This was implemented to prevent repeating the bloody war during the reign of Queen Mary I. This monarch attempted an aggression to reverse the English Reformation established by her father, King Henry VIII. The Queen, who was a Roman Catholic, wanted to restore the Roman Catholicism in England and desired to establish Catholic as the realm's official religion. She ordered the execution of many protestants and those considered as heretics in England. Many were burned at stake. There was so much chaos in England during her reign due to this attempt, so much so that she was denounced as Bloody Mary by her protestant opponents.

After the death of Mary, her half-sister, Elizabeth, ascended the throne and re-established what their father started - discarding Catholicism and making Anglican as the official religion of the realms. Thus, the current religion of the British royal family is Anglican. After Elizabeth I's death, the throne passed to the Stuarts of Scotland. And during their reigns Catholics were not barred from succeeding the throne, however, English ministers still not comfortable having a Catholic monarch. When the third Stuart, James II, ascended the throne, the ministers began a move to oust him. King James II was raised a Catholic by his mother, Queen Henrietta, a Roman Catholic French princess. And he had a Catholic second wife, Princess Maria of Modena.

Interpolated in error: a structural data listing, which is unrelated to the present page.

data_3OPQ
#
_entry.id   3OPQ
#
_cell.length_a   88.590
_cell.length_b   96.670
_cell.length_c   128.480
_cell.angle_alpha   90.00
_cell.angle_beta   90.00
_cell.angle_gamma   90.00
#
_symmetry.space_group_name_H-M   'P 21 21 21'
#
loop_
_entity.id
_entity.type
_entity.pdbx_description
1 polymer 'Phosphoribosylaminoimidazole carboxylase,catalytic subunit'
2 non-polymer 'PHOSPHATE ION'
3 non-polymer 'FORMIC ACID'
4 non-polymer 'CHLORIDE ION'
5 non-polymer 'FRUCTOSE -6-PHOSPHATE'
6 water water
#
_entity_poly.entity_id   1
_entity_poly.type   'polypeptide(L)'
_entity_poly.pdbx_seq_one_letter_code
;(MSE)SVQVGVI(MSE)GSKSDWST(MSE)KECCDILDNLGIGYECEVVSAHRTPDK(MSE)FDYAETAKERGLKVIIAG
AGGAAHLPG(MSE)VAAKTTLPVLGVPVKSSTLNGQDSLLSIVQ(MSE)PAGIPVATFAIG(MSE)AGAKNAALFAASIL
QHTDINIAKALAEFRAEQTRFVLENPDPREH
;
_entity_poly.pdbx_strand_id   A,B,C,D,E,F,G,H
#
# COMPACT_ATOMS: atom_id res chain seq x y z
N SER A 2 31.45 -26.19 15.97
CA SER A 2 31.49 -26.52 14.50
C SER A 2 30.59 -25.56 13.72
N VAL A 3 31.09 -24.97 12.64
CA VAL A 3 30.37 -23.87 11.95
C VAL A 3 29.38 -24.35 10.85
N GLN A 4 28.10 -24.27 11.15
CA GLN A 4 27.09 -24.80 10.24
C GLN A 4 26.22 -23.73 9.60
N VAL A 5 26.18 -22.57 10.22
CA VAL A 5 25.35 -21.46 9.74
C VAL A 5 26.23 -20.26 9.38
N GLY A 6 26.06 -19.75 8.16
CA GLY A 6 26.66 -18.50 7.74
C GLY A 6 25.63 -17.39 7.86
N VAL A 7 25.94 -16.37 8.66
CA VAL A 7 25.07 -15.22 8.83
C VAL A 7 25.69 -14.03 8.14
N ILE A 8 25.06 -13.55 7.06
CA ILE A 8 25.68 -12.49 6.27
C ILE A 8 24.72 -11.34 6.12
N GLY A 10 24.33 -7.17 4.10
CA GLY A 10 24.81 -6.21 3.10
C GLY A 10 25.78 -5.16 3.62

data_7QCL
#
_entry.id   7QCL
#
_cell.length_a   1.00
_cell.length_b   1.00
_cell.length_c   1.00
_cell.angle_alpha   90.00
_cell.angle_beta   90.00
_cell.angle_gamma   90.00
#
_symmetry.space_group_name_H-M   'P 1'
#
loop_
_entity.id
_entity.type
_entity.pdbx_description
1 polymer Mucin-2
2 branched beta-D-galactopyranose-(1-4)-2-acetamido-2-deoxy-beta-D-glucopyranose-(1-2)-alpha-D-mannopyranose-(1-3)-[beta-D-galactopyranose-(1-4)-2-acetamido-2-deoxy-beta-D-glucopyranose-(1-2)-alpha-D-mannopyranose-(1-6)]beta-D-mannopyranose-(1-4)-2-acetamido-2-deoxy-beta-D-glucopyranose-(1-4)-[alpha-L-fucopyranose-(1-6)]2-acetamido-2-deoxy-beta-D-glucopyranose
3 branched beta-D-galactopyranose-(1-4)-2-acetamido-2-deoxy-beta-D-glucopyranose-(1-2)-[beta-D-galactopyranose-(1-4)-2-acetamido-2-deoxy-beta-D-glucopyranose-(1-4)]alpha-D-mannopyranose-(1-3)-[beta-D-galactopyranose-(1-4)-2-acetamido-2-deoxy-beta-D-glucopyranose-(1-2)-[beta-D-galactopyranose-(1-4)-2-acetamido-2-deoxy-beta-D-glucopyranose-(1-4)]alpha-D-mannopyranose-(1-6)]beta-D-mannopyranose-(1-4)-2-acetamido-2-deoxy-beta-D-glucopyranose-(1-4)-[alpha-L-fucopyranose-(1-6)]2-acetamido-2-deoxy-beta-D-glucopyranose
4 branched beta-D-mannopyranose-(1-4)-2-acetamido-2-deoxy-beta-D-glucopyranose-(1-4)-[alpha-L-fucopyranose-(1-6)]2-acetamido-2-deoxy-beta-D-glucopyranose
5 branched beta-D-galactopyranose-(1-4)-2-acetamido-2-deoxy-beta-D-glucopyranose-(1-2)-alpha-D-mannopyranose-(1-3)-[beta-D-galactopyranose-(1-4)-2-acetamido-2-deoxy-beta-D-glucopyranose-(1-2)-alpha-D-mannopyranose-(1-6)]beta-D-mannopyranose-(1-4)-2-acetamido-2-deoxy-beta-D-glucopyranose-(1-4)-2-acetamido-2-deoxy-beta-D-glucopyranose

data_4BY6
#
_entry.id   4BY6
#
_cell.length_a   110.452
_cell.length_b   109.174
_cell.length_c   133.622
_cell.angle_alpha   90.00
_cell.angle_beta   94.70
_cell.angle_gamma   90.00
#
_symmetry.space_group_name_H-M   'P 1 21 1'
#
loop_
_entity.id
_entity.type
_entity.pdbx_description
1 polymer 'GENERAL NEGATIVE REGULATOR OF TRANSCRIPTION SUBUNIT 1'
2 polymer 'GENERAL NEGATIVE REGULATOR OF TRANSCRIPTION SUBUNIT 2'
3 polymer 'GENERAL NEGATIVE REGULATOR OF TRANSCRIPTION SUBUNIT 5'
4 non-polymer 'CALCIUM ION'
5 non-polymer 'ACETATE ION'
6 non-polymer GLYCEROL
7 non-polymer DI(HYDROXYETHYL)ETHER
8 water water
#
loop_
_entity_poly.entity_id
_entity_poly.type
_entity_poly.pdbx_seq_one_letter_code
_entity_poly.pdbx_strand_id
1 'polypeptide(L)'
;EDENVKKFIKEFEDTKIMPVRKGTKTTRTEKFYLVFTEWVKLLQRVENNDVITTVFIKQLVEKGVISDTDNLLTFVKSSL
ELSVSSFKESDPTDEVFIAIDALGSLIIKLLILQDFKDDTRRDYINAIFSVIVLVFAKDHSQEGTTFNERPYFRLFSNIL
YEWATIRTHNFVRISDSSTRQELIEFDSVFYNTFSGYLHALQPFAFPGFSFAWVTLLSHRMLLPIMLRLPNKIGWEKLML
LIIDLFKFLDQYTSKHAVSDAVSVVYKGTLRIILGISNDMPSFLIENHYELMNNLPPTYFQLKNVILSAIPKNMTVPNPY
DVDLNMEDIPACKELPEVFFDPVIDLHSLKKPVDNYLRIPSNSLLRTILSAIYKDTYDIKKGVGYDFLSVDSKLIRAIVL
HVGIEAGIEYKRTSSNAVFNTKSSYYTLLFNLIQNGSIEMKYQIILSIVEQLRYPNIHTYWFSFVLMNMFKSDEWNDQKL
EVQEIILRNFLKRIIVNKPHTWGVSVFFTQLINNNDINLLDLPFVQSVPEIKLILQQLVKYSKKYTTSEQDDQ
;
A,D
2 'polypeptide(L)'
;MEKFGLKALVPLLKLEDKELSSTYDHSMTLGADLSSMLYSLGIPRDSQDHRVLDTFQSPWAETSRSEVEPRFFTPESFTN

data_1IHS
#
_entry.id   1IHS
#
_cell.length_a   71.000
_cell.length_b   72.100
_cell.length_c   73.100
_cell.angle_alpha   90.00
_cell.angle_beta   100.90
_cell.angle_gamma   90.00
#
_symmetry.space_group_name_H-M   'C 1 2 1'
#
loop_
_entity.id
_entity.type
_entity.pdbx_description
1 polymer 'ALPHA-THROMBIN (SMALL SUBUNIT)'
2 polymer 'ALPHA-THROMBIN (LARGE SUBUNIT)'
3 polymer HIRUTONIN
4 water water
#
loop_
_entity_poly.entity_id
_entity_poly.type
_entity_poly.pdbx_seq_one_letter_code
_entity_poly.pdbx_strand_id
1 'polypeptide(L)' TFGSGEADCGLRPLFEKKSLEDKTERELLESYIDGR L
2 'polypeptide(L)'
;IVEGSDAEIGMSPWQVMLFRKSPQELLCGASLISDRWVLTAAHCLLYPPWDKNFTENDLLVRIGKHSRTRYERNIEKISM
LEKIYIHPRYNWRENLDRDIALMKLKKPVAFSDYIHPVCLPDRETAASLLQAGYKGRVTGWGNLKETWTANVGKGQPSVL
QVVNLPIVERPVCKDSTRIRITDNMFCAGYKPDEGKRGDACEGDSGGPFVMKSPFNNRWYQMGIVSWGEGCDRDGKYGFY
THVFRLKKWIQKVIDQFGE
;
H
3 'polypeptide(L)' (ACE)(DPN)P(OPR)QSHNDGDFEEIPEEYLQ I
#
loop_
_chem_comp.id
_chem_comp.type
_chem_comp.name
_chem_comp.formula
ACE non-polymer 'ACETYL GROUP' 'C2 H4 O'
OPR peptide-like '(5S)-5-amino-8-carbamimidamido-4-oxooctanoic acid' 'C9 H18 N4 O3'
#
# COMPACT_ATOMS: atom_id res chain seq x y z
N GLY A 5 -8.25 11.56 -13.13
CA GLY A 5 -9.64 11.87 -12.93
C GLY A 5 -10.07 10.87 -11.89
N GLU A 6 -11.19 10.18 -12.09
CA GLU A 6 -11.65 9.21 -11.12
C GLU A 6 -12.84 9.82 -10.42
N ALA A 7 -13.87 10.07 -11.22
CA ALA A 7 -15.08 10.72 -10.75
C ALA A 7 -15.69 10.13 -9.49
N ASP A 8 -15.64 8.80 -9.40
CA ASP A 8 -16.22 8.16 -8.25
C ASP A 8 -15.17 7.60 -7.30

Afraid the Bloody Mary reign would be repeated, the English ministers initiated a revolution that would oust James. They put his eldest daughter from his first marriage, Princess Mary who was raised a protestant, to the throne. Mary went on to reign with her husband, William III. The couple had no children so the throne passed to Mary's younger sister, Anne. It was during Anne's reign that The Act of Parliament was passed. This law proclaimed that no Roman Catholics will ever reign in England.